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Little Fockers Review

Movies.com Critics

1.5

Dave White Profile

[insert Focker joke here] Read full review

1.5

Jen Yamato Profile

See it with in-laws you hate. Read full review

Other Critics provided by Metacritic.com

Critics scores range from 0 to 100, with higher scores indicating more favorable reviews.

  • 2.0
    27

    out of 100

    Metascore®
    Generally unfavorable reviews
    based on a weighted average of all
    critic review scores.

  • 40

    out of 100

    The Hollywood Reporter Todd McCarthy

    Clearly nothing but a paycheck project for all concerned, this is definitely the least and hopefully the last of a franchise that started amusingly enough a decade ago but has now officially overstayed its welcome.

    Read Full Review

  • 42

    out of 100

    Entertainment Weekly Lisa Schwarzbaum

    Comedy has changed. Jack can only give his son-in-law the stink eye so many times before the whole "I'm watching you" pantomime gets stale.

    Read Full Review

  • 50

    out of 100

    ReelViews James Berardinelli

    Watching Little Fockers is a depressing experience. Rarely does a comedy bring such an overpowering sense of sadness.

    Read Full Review

  • 50

    out of 100

    USA Today Claudia Puig

    There are viable flashes of comedy in the franchise. But with each movie, they grow increasingly dim.

    Read Full Review

  • See all Little Fockers reviews at Metacritic.com

For Families provided by Common Sense Media

Iffy for 13+

Battling in-laws face off in formulaic comedy.

What Parents Need to Know

Parents need to know that the third comedy in the "Fockers" series (which started with Meet the Parents and continued in Meet the Fockers) mines the same material as the previous two installments: the conflict-filled relationship between a father-in-law and his son-in-law. A few new tweaks -- such as a woman hitting on a man who's clearly married and devoted to his family, as well as discussion about both erectile dysfunction and over-function (there's an apparent erection in one character's pants) -- may be too mature for younger viewers. Also, the animosity between the two main characters verges on disturbing. There's less sexual humor here than in Meet the Fockers, but you can expect some jokes/talk and a scene in which a character gets drunk and strips down to her underwear. There's also some swearing (including "s--t" and plays on the name "Focker") and episodes in which two grown men attack each other.

  • Families can talk about the movie's messages about marriage and family. How does having children impact a relationship? How are families with young kids typically portrayed in the media?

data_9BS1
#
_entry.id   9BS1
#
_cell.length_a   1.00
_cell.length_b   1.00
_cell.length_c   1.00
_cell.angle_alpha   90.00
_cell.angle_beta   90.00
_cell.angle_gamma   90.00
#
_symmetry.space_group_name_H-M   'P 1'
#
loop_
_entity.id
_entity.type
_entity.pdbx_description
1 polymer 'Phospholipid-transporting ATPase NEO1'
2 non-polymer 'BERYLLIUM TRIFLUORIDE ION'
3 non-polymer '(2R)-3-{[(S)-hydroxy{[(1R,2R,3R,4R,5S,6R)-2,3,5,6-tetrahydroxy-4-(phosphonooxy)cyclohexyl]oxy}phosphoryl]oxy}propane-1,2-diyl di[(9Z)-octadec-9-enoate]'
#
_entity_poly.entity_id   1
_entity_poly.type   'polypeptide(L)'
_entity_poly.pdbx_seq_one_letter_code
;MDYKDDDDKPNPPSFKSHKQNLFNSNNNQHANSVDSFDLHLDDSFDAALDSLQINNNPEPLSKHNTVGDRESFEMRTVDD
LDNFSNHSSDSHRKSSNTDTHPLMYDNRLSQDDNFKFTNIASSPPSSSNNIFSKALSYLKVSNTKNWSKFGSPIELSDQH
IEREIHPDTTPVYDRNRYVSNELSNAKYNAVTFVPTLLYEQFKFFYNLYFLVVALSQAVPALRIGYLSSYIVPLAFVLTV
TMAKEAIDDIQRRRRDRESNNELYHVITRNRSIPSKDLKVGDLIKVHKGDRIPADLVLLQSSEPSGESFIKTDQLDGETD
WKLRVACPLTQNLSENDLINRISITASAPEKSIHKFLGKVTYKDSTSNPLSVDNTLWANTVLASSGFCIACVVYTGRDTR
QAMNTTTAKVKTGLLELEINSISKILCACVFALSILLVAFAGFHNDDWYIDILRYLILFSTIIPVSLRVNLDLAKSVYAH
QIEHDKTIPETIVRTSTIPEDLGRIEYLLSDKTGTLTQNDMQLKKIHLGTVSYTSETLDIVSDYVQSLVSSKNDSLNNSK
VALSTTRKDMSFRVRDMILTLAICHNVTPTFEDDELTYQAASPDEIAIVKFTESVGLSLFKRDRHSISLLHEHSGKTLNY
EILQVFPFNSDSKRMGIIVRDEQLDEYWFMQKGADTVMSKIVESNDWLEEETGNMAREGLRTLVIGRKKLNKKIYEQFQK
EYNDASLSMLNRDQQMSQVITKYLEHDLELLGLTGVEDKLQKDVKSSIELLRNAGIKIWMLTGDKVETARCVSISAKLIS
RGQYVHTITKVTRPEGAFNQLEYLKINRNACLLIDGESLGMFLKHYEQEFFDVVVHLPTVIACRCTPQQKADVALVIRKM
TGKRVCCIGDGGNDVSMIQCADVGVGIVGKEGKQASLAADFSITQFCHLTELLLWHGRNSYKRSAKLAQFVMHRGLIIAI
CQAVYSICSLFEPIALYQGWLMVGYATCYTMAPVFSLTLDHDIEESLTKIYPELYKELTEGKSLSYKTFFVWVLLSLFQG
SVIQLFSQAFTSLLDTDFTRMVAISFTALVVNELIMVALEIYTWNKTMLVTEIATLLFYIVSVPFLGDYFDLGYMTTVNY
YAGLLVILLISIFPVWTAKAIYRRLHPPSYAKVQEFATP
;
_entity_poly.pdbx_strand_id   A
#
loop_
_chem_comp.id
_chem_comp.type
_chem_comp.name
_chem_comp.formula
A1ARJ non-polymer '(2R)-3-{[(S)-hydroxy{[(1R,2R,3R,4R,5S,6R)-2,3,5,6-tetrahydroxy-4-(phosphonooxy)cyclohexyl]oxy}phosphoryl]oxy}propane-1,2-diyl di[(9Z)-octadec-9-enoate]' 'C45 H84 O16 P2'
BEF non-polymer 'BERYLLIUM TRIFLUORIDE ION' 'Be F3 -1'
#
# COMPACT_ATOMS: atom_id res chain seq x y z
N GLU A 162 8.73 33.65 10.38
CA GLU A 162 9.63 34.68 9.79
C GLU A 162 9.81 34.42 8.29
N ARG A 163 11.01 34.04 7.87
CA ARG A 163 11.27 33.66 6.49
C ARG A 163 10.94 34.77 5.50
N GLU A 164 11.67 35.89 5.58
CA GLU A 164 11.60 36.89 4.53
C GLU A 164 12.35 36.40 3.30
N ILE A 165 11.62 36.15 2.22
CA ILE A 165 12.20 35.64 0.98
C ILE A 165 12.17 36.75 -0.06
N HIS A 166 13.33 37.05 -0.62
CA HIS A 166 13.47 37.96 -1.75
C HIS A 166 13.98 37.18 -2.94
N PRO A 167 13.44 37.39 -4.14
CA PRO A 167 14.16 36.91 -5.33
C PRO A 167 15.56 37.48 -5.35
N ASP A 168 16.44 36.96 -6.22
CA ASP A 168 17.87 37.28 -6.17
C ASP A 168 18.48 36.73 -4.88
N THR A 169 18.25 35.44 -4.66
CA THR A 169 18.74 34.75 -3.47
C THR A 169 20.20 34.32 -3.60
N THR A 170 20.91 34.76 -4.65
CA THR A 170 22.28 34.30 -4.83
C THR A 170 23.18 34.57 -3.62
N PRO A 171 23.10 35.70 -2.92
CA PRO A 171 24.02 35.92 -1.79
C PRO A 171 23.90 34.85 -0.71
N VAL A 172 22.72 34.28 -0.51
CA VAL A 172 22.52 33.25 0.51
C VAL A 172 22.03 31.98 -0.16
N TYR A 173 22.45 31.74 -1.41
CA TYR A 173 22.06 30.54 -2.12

• Why do you think Hollywood makes so many movies that show tension between family members? Do you think that's realistic?

The good stuff
  • message true1

    Messages: Although the movie makes it very clear that family is important and fidelity is a priority, there are some confusing messages about in-law relationships. Sometimes it seems like some abuse -- verbal or physical -- is OK. It’s all played for laughs, but it’s still confusing.

  • rolemodels true0

    Role models: A father is protective (actually overprotective) of his daughter, which is admirable, in a way. But he has no boundaries -- for example, he interrogates his son-in-law about whether he’s still attracted to his daughter despite her having had two kids. A woman flirts openly with a married man.

What to watch for
  • violence false2

    Violence: Father-in-law and son-in-law tussle at a child’s birthday, taking swipes at each other while in a ball pit. They also have heated, verbally abusive exchanges. A man accidentally cuts himself, and his blood spurts everywhere at the dinner table.

  • sex false3

    Sex: Some discussion about infidelity. A man’s private parts appear to be erect in his pants. A woman role-plays with her husband and pretends to be another person to add spice to their relationship. A woman prances around in her underwear. One character is a sex therapist. Bikini-clad women drape themselves all over one character.

  • language false3

    Language: The name “Focker” is, of course, meant to suggest the word "f--ker" (and characters sometimes pronounce it in a way that emphasizes this). Other language includes several uses of "s--t," "damn," "boobs," "hell," "crap," "ass," and "oh my God" (as an exclamation).

  • consumerism false1

    Consumerism: One character (who's pointedly referenced as being more well-off than another) has many symbols of affluence: a fancy car, a mansion, etc.

  • drugsalcoholtobacco false2

    Drinking, drugs and smoking: A woman brings a bottle of wine to visit a married man, gets drunk, and then proceeds to "attack" him after she undresses down to her underwear.

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